We'll go against the norm, and use the Base64 table below to convert text to binary for use in our ciphers for the remainder of this chapter.

Index Binary Char Index Binary Char Index Binary Char
0 000000 A 23 010111 X 46 101110 u
1 000001 B 24 011000 Y 47 101111 v
2 000010 C 25 011001 Z 48 110000 w
3 000011 D 26 011010 a 49 110001 x
4 000100 E 27 011011 b 50 110010 y
5 000101 F 28 011100 c 51 110011 z
6 000110 G 29 011101 d 52 110100 0
7 000111 H 30 011110 e 53 110101 1
8 001000 I 31 011111 f 54 110110 2
9 001001 J 32 100000 g 55 110111 3
10 001010 K 33 100001 h 56 111000 4
11 001011 L 34 100010 i 57 111001 5
12 001100 M 35 100011 j 58 111010 6
13 001101 N 36 100100 k 59 111011 7
14 001110 O 37 100101 l 60 111100 8
15 001111 P 38 100110 m 61 111101 9
16 010000 Q 39 100111 n 62 111110 +
17 010001 R 40 101000 o 63 111111 /
18 010010 S 41 101001 p
19 010011 T 42 101010 q
20 010100 U 43 101011 r
21 010101 V 44 101100 s
22 010110 W 45 101101 t

While we'll be working with 6-bit numbers in Base64, the methods described in the remainder of the chapter would still work with numbers represented with more or less than 6-bits.

Using Python to Convert Between Base64 and Binary

Python has a built-in binary data type that can store binary data. However, it requires a careful understanding of the syntax and operations that pertain to binary, far beyond the scope of this course. As such, instead of using the binary data type in Python, this course will store binary information as strings of 1's and 0's. To facilitate quick conversions between Base64 characters and 6-bit binary, use the following functions.

charToBinary()

This function takes in a single base64 character and returns the corresponding 6-bit binary representation as a string.

Notes:

  • If a string with more than 1 character is input to the function, it will only convert the first character.
  • If a non base64 character is input to the function, it will return an empty string.
  • The output will always be a 6-bit binary number, even if fewer bits are needed to represent the character.
def charToBinary(char):
    if len(char)>1:
        char = char[0]
    if char in 'ABCDEFGHIJKLMNOPQRSTUVWXYZ':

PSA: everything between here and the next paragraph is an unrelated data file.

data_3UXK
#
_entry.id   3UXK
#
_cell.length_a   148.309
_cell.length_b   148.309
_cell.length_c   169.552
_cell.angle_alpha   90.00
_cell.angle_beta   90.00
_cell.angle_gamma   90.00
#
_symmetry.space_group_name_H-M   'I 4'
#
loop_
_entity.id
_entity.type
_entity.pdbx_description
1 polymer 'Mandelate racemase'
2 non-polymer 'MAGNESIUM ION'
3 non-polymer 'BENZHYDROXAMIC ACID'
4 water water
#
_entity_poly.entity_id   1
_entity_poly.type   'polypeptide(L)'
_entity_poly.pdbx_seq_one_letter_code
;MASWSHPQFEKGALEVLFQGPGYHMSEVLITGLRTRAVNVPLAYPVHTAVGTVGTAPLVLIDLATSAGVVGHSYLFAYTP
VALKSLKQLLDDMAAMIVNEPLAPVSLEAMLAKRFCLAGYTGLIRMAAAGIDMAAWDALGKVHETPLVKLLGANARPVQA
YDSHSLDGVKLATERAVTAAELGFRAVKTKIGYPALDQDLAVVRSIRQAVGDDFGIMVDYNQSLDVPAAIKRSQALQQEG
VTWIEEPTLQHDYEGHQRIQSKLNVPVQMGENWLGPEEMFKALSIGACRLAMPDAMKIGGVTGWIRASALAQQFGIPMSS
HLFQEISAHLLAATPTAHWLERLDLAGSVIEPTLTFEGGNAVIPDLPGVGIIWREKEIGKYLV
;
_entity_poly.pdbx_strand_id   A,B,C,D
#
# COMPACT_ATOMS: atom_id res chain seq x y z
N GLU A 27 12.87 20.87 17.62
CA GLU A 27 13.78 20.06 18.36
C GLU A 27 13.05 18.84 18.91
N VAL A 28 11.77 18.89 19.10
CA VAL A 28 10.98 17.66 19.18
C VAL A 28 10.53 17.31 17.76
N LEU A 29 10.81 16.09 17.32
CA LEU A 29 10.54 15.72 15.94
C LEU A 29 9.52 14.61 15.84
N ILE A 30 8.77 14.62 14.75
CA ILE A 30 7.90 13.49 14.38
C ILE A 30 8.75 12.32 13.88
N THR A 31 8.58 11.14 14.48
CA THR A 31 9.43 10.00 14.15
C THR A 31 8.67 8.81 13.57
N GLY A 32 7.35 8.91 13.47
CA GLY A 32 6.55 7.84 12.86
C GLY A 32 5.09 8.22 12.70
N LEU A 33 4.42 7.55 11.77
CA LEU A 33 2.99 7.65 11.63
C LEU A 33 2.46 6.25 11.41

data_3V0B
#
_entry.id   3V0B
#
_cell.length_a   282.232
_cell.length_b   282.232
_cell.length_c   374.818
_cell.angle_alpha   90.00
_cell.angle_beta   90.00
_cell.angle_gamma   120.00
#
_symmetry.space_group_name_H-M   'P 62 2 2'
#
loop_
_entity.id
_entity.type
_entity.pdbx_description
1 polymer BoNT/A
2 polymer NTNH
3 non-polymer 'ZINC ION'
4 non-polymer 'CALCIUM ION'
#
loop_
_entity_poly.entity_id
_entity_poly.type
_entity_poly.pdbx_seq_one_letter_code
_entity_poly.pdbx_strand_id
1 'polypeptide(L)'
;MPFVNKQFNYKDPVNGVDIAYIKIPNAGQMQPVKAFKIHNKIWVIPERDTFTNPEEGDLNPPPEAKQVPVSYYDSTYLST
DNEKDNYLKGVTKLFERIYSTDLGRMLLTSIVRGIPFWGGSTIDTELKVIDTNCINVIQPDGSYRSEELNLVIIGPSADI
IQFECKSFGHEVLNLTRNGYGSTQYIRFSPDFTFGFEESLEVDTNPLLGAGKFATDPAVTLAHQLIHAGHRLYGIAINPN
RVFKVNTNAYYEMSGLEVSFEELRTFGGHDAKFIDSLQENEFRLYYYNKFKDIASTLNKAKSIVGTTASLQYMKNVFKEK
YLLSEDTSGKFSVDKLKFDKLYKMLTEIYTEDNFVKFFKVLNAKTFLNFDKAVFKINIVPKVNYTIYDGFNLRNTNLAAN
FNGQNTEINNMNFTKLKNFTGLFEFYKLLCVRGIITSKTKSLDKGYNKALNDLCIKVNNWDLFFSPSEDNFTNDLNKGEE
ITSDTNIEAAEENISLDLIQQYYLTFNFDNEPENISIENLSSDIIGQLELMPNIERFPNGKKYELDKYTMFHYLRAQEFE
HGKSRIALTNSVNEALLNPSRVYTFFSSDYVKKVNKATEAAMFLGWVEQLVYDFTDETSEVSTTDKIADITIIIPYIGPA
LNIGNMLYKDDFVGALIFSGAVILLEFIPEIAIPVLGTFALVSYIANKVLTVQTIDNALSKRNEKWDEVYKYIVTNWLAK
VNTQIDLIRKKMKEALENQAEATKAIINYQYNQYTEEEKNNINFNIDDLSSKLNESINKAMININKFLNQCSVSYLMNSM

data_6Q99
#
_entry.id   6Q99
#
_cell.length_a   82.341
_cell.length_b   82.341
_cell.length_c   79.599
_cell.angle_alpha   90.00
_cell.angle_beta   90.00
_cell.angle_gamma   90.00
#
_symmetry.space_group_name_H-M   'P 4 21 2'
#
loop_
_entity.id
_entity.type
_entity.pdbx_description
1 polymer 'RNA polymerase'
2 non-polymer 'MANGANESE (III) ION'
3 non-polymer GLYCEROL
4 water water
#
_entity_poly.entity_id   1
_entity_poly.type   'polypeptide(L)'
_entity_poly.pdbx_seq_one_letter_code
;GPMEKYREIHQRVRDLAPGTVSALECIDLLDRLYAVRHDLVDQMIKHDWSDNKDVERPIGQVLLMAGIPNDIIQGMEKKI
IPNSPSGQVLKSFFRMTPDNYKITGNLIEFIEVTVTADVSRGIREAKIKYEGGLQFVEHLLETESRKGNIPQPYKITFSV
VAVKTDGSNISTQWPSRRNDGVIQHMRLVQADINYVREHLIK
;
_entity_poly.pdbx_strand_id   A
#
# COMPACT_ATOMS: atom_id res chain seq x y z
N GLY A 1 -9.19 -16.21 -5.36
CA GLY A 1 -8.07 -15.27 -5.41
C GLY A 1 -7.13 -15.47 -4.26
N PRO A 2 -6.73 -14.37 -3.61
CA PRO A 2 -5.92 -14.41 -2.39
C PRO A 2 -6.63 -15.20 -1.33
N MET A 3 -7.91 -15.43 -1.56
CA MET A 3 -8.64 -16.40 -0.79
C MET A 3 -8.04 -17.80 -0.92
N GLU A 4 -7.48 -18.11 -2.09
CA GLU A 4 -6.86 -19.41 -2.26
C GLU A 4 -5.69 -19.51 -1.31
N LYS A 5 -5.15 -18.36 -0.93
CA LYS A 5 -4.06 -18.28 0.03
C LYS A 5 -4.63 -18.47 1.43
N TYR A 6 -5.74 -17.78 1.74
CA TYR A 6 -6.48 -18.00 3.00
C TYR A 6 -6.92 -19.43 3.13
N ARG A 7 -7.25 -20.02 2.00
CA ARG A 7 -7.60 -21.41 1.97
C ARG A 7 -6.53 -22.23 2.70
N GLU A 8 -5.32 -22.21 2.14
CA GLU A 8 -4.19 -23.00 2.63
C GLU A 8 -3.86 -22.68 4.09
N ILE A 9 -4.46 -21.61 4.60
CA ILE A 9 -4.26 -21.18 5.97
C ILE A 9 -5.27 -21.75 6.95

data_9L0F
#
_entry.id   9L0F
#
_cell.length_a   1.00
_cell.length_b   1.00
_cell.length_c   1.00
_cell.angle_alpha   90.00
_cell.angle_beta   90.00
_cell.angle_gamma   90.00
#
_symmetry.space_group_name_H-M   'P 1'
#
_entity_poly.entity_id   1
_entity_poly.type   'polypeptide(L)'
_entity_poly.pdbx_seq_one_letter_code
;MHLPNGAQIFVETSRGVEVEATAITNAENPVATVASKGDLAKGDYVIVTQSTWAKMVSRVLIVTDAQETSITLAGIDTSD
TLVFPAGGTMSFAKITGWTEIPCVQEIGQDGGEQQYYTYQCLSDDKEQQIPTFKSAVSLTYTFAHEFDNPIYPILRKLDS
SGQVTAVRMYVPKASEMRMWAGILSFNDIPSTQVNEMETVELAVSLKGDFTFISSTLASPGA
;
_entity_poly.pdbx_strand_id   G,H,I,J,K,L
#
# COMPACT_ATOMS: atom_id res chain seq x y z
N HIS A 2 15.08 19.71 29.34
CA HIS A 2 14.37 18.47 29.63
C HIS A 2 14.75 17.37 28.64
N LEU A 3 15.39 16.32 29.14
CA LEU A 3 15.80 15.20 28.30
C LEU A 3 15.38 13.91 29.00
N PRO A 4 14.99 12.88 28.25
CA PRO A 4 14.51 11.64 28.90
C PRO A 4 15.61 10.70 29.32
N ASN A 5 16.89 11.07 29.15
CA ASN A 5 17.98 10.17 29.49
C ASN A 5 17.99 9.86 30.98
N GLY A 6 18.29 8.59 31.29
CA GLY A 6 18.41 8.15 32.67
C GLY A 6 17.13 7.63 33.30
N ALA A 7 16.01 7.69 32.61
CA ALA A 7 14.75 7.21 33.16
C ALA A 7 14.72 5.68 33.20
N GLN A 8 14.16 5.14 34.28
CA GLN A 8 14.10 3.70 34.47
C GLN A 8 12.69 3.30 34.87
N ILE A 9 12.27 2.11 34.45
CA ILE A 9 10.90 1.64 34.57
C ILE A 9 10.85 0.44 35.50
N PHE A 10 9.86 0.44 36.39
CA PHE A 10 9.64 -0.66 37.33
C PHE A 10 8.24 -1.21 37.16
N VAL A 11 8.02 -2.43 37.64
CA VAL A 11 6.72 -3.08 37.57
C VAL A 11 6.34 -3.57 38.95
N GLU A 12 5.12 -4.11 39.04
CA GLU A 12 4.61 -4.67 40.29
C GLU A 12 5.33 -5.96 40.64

return '{:06b}'.format( ord(char) - 65 )
    elif char in 'abcdefghijklmnopqrstuvwxyz':
        return '{:06b}'.format( ord(char) - 71 )
    elif char in '0123456789':
        return '{:06b}'.format( ord(char) + 4 )
    elif char == '+':
        return '{:06b}'.format( 62 )
    elif char == '/':
        return '{:06b}'.format( 63 )
    else:
        return ''
print( charToBinary('A') )
000000
print( charToBinary('z') )
110011
print( charToBinary('+') )
111110
print( charToBinary('zebra') )
110011
print( charToBinary('?') )

binaryToChar()

This function takes in a string containing the 6-bit binary number and returns the corresponding base64 character representation as a string.

Notes:

  • The function will strip any spaces in the input string.
  • If the input string contains less than 6 bits, the function will pad the input out to 6-bits by using 0's.
  • If the input string contains more than 6 bits, the function will return an empty string.
  • The output will always be a single base64 character.
def binaryToChar(binary):
    binary = binary.replace(' ','')
    if len(binary) < 6:
        binary = binary.zfill(6)
    if len(binary) > 6:
        return ''
    num = int(binary,2)
    if (num >= 0) and (num <= 25):
        return chr(num + 65)
    elif (num >= 26) and (num <= 51):
        return chr(num + 71)
    elif (num >= 52) and (num <= 61):
        return chr(num - 4)
    elif num == 62:
        return '+'
    elif num == 63:
        return '/'
    else:
        return ''
print( binaryToChar('000101') )
F
print( binaryToChar('101') )
F
print( binaryToChar('0100101') )

print( binaryToChar('100111') )
n

XOR()

This function takes two strings that both contain binary data of arbitrary length and returns a single that represents the XOR of the input strings.

Notes:

  • The function will strip any spaces from the input strings.
  • The output will be padded to be equal in length to the longer input string.
def XOR( binary1, binary2):
    binary1 = binary1.replace(' ','')
    binary2 = binary2.replace(' ','')
    result = format(int(binary1, 2) ^ int(binary2, 2), 'b')
    return result.zfill(max(len(binary1), len(binary2) ))
print( XOR( '1110', '0001' ) )
1111
print( XOR( '1110', '1' ) )
1111
print( XOR( '10110 01000 01100 10010 10100 01001', '11010 11001 00011 11010 11001 00011' ) )
011001000101111010000110101010